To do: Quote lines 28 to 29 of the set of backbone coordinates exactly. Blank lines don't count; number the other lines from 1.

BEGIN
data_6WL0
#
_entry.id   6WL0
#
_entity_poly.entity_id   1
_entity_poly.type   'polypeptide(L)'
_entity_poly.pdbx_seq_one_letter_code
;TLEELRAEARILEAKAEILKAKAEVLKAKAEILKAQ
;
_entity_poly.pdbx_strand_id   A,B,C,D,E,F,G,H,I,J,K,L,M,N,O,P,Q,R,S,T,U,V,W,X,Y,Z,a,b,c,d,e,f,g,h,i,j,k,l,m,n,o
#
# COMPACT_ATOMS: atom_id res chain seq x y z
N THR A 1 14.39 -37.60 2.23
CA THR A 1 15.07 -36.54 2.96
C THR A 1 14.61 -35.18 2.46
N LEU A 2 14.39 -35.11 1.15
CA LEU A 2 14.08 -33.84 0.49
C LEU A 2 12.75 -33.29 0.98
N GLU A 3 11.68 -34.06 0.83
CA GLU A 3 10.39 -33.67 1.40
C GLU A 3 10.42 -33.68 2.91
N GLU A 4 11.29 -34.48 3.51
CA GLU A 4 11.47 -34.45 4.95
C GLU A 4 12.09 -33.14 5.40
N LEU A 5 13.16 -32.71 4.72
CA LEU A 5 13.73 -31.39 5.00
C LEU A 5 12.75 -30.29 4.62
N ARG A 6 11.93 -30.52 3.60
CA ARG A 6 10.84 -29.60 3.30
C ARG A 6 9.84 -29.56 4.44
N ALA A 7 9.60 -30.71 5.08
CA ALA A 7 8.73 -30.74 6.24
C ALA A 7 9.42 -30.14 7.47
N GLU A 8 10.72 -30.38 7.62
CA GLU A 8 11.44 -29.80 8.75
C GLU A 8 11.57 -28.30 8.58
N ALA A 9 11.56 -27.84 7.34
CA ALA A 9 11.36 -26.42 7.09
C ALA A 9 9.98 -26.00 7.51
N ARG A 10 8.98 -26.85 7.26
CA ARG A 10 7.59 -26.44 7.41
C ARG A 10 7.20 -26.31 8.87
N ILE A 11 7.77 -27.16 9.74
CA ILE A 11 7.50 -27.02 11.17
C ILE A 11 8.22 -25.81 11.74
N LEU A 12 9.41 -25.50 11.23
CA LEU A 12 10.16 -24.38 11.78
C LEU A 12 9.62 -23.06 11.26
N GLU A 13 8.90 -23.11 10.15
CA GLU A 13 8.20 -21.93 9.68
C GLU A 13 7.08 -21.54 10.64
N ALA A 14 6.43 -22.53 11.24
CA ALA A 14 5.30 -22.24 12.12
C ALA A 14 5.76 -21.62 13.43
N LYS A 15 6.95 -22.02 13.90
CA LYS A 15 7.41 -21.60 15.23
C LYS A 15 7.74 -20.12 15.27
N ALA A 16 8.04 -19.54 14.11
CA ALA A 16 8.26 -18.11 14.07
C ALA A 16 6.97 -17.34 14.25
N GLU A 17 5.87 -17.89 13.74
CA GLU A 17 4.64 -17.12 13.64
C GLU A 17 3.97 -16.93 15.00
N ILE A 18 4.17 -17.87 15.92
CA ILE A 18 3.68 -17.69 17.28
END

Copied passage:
N ARG A 6 11.93 -30.52 3.60
CA ARG A 6 10.84 -29.60 3.30